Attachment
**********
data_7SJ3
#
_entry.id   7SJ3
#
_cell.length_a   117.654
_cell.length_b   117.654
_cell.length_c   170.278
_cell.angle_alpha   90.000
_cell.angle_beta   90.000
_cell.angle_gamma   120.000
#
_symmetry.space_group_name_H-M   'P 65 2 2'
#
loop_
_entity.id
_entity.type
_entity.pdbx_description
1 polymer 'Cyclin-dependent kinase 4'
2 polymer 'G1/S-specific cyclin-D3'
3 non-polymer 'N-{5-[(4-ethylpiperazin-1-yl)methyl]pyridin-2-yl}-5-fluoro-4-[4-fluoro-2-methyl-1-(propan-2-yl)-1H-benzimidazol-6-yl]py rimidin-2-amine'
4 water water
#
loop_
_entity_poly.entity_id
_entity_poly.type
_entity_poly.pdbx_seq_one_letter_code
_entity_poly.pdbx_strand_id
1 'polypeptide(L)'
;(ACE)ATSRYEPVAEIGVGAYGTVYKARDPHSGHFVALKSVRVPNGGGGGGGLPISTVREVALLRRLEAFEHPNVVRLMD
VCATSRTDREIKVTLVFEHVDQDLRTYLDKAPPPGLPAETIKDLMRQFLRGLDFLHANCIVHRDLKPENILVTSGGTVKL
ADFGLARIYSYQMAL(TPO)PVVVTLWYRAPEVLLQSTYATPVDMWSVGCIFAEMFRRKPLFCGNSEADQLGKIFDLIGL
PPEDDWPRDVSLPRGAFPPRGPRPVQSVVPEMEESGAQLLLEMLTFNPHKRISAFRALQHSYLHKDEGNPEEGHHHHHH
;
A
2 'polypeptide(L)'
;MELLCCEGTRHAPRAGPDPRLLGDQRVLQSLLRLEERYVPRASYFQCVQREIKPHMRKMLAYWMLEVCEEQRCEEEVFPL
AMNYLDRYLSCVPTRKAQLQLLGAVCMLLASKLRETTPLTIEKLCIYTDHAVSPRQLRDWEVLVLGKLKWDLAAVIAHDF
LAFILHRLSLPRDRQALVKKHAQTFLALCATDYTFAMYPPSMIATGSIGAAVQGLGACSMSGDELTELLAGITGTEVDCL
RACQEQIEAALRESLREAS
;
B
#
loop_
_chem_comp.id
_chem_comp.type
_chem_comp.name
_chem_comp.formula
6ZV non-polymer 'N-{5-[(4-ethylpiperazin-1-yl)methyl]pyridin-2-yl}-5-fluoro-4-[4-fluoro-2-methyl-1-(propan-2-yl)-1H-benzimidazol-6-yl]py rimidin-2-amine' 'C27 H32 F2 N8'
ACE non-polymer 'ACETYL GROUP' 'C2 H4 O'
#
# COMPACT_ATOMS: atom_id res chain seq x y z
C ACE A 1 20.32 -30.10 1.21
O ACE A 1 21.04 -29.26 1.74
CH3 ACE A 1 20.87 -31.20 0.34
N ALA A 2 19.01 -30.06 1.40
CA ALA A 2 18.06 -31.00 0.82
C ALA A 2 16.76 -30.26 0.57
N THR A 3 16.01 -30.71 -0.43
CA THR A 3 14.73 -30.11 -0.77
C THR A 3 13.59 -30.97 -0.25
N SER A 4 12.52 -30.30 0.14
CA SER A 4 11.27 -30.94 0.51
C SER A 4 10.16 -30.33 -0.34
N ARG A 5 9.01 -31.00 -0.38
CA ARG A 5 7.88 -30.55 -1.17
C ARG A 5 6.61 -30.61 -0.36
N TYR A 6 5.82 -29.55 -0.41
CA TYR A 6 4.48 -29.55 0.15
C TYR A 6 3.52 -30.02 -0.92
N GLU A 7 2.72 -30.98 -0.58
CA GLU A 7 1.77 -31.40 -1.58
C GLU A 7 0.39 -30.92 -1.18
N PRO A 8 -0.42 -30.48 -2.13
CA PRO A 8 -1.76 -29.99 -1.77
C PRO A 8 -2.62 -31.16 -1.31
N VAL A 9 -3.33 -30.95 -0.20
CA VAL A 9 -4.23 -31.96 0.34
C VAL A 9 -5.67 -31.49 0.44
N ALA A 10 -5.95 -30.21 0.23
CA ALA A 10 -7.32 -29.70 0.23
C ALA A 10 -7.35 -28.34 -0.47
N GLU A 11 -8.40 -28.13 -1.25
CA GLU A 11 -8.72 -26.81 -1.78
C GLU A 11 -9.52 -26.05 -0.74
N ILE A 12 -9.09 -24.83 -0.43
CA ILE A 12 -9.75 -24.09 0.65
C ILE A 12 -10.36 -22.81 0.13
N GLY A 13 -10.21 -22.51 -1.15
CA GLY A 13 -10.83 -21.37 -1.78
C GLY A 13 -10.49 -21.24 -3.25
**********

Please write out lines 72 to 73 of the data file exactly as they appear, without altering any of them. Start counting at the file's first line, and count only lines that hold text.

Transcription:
C GLU A 7 0.39 -30.92 -1.18
N PRO A 8 -0.42 -30.48 -2.13